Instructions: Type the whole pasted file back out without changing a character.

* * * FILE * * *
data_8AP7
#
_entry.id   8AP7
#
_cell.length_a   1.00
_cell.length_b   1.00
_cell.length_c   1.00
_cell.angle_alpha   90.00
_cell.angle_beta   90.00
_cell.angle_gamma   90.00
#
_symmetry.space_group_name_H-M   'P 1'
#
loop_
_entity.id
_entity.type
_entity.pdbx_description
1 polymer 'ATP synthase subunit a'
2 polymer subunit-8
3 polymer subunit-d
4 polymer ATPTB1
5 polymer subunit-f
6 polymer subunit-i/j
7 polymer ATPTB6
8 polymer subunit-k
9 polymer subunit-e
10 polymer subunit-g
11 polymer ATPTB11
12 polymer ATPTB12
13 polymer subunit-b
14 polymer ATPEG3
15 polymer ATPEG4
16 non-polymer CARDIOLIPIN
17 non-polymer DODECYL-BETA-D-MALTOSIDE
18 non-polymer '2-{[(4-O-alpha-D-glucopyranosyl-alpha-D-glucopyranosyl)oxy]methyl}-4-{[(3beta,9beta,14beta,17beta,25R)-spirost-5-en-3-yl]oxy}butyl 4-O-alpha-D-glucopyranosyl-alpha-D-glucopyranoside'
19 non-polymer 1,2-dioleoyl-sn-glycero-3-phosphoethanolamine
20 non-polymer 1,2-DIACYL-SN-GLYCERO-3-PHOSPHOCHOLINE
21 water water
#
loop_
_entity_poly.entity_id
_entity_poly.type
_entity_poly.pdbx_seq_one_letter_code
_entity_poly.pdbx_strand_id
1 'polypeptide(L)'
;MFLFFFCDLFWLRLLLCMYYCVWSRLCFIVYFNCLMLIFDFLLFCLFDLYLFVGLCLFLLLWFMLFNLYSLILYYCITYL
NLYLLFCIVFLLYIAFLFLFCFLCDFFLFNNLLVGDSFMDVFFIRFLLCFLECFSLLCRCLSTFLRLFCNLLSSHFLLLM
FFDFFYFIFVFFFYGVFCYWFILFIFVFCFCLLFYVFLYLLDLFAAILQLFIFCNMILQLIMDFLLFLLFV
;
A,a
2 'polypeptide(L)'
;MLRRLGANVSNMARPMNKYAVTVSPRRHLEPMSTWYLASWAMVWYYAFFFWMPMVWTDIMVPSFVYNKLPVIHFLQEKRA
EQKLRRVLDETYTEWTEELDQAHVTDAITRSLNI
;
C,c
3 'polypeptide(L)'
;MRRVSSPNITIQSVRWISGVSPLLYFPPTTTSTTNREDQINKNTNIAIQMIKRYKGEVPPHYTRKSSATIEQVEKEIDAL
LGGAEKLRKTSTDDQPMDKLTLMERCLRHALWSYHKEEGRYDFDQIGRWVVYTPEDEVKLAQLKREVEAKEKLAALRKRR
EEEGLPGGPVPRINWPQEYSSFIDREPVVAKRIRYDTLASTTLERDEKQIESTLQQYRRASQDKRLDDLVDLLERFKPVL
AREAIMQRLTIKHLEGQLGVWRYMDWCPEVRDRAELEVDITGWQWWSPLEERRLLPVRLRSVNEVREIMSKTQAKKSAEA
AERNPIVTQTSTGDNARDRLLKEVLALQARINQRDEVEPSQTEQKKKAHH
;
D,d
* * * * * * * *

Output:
data_8AP7
#
_entry.id   8AP7
#
_cell.length_a   1.00
_cell.length_b   1.00
_cell.length_c   1.00
_cell.angle_alpha   90.00
_cell.angle_beta   90.00
_cell.angle_gamma   90.00
#
_symmetry.space_group_name_H-M   'P 1'
#
loop_
_entity.id
_entity.type
_entity.pdbx_description
1 polymer 'ATP synthase subunit a'
2 polymer subunit-8
3 polymer subunit-d
4 polymer ATPTB1
5 polymer subunit-f
6 polymer subunit-i/j
7 polymer ATPTB6
8 polymer subunit-k
9 polymer subunit-e
10 polymer subunit-g
11 polymer ATPTB11
12 polymer ATPTB12
13 polymer subunit-b
14 polymer ATPEG3
15 polymer ATPEG4
16 non-polymer CARDIOLIPIN
17 non-polymer DODECYL-BETA-D-MALTOSIDE
18 non-polymer '2-{[(4-O-alpha-D-glucopyranosyl-alpha-D-glucopyranosyl)oxy]methyl}-4-{[(3beta,9beta,14beta,17beta,25R)-spirost-5-en-3-yl]oxy}butyl 4-O-alpha-D-glucopyranosyl-alpha-D-glucopyranoside'
19 non-polymer 1,2-dioleoyl-sn-glycero-3-phosphoethanolamine
20 non-polymer 1,2-DIACYL-SN-GLYCERO-3-PHOSPHOCHOLINE
21 water water
#
loop_
_entity_poly.entity_id
_entity_poly.type
_entity_poly.pdbx_seq_one_letter_code
_entity_poly.pdbx_strand_id
1 'polypeptide(L)'
;MFLFFFCDLFWLRLLLCMYYCVWSRLCFIVYFNCLMLIFDFLLFCLFDLYLFVGLCLFLLLWFMLFNLYSLILYYCITYL
NLYLLFCIVFLLYIAFLFLFCFLCDFFLFNNLLVGDSFMDVFFIRFLLCFLECFSLLCRCLSTFLRLFCNLLSSHFLLLM
FFDFFYFIFVFFFYGVFCYWFILFIFVFCFCLLFYVFLYLLDLFAAILQLFIFCNMILQLIMDFLLFLLFV
;
A,a
2 'polypeptide(L)'
;MLRRLGANVSNMARPMNKYAVTVSPRRHLEPMSTWYLASWAMVWYYAFFFWMPMVWTDIMVPSFVYNKLPVIHFLQEKRA
EQKLRRVLDETYTEWTEELDQAHVTDAITRSLNI
;
C,c
3 'polypeptide(L)'
;MRRVSSPNITIQSVRWISGVSPLLYFPPTTTSTTNREDQINKNTNIAIQMIKRYKGEVPPHYTRKSSATIEQVEKEIDAL
LGGAEKLRKTSTDDQPMDKLTLMERCLRHALWSYHKEEGRYDFDQIGRWVVYTPEDEVKLAQLKREVEAKEKLAALRKRR
EEEGLPGGPVPRINWPQEYSSFIDREPVVAKRIRYDTLASTTLERDEKQIESTLQQYRRASQDKRLDDLVDLLERFKPVL
AREAIMQRLTIKHLEGQLGVWRYMDWCPEVRDRAELEVDITGWQWWSPLEERRLLPVRLRSVNEVREIMSKTQAKKSAEA
AERNPIVTQTSTGDNARDRLLKEVLALQARINQRDEVEPSQTEQKKKAHH
;
D,d